Written by Joe Fielder under the supervision of the game’s creative director Ken Levine, Bioshock Infinite: Mind in Revolt is a recently released novella that acts as a prelude to the upcoming game.

BioShock Infinite

The story, set in 1909, finds itself in the unenviable position of having to introduce the floating city and seceded state of Columbia, along with its tensions and politics, while not revealing any information that would detract from the game’s ability to tell a compelling tale. It is much to Fielder’s credit then, that it works well as a standalone piece of fiction, telling a complete, intimate and satisfying story that hints at a wider conflict without ever revealing it. He effortlessly mimics the linguistic style of the time while also reflecting the distortions and fabricated morality that plague Columbia.

A short story told in epistolary format, it is not dissimilar to Kurt Vonnegut’s sci-fi (now retro sci-fi) works, thought it certainly lacks his whimsical tenor and humanism. Indeed, told from the cold, academic perspective of Dr. Pichot, a scientist blinded by his faith and his bone-deep prejudices, it’s certainly sharper than most speculative fiction.

Interview transcripts between Dr. Pinchot and the captive leader of the Vox Populi resistance movement, Daisy Fitsroy, make up the majority of the text. Their conversations address slavery, supremacy, faith, eugenics and phrenology and are as morbid as they are fascinating. As the pair attempt to manipulate one another, tensions rise both in and outside of the interview room and come to a head in an explosive manner than closes this story but leaves the wider fate of Columbia very much in the balance.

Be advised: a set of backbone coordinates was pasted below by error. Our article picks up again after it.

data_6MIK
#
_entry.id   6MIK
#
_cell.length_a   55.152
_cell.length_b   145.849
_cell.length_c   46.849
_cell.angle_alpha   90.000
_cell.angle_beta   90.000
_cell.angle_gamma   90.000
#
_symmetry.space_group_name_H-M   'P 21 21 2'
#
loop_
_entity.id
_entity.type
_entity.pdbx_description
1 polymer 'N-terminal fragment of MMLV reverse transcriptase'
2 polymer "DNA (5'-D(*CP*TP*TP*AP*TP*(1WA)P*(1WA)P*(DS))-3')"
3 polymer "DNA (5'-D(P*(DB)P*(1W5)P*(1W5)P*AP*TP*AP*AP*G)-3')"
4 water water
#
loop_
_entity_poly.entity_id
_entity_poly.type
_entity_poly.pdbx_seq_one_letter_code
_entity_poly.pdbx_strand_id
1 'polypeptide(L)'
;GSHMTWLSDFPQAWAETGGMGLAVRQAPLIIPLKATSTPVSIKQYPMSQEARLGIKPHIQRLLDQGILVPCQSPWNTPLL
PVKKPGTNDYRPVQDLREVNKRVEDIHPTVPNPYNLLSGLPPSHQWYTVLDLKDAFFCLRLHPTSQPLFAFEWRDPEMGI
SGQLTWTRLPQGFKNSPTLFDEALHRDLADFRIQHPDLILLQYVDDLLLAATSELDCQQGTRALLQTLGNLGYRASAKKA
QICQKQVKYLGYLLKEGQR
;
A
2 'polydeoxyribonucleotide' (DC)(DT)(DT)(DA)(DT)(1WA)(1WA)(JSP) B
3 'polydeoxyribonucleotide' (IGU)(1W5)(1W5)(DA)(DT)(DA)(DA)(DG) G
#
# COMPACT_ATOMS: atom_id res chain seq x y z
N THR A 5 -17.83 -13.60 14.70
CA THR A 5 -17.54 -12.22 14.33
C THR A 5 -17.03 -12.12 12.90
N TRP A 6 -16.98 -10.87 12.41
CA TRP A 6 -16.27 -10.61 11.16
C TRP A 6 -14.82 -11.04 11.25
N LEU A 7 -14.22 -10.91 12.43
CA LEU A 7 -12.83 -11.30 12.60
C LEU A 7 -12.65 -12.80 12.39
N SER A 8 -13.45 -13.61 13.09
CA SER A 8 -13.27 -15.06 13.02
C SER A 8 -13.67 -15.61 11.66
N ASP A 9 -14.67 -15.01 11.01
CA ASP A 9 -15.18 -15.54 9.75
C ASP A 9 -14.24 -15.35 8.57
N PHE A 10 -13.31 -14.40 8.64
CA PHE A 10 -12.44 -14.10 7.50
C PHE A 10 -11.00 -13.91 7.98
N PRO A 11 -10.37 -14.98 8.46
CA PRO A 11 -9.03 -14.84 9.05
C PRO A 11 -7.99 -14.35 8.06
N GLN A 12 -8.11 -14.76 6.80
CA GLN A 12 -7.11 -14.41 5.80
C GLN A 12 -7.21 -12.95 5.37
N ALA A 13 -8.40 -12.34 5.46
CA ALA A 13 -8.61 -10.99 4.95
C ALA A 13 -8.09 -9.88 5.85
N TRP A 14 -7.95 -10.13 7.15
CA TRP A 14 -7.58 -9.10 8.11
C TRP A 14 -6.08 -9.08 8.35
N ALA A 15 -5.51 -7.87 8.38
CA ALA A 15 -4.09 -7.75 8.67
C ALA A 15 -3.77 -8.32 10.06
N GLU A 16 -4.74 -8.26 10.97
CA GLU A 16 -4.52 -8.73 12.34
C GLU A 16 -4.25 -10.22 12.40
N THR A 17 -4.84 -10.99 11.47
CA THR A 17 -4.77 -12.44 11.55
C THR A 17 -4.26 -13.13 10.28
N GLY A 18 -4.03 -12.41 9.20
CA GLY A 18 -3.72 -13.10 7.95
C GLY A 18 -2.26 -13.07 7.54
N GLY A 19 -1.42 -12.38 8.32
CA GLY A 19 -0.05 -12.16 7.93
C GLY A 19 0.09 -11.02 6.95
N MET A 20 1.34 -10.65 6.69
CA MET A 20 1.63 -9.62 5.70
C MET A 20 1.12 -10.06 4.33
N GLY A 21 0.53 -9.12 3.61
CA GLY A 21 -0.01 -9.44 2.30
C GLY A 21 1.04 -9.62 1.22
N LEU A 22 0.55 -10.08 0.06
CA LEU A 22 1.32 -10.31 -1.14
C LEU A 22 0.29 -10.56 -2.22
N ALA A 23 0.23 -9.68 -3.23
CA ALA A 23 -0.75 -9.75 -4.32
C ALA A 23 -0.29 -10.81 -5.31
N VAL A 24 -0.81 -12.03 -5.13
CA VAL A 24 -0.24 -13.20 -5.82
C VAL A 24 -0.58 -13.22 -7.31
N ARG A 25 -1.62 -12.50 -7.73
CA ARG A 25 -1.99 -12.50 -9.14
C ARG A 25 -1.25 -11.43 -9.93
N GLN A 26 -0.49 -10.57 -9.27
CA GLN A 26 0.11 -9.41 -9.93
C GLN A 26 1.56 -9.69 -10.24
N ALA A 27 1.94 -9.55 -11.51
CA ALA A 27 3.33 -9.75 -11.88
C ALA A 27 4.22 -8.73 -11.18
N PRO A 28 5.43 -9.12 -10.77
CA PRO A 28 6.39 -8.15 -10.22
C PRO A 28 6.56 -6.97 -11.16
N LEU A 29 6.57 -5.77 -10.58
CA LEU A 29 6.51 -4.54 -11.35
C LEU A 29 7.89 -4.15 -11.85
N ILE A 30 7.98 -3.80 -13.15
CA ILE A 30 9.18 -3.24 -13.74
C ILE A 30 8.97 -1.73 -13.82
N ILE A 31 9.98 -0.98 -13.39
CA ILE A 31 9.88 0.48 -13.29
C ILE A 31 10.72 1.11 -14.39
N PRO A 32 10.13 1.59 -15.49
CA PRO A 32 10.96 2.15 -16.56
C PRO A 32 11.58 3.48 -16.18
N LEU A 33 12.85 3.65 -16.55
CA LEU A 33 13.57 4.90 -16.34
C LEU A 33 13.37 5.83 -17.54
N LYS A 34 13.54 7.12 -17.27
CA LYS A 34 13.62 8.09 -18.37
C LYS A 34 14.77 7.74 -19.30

Compared to other efforts in extra-textual storytelling, from superfluous, cannon-defying Mass Effect and Assassin’s Creed novels to Halo 4’s decision to lock universe altering secrets in hidden terminals , Mind in Revolt strikes a perfect balance. It won’t and shouldn’t be vital to your enjoyment of Bioshock Infinite but it does flesh out some peripheral characters in a meaningful way for those willing to delve deeper into this fascinating fiction.

At £1.91 for the Kindle release, it’s perfectly priced for a piece of short fiction. Hopefully this digital distribution method will help revive the struggling short-story format.

Highly recommended for fans and newcomers alike, Bioshock: Mind in Revolt is a spectacular work of science-fiction and hopefully just a taste of what’s to come.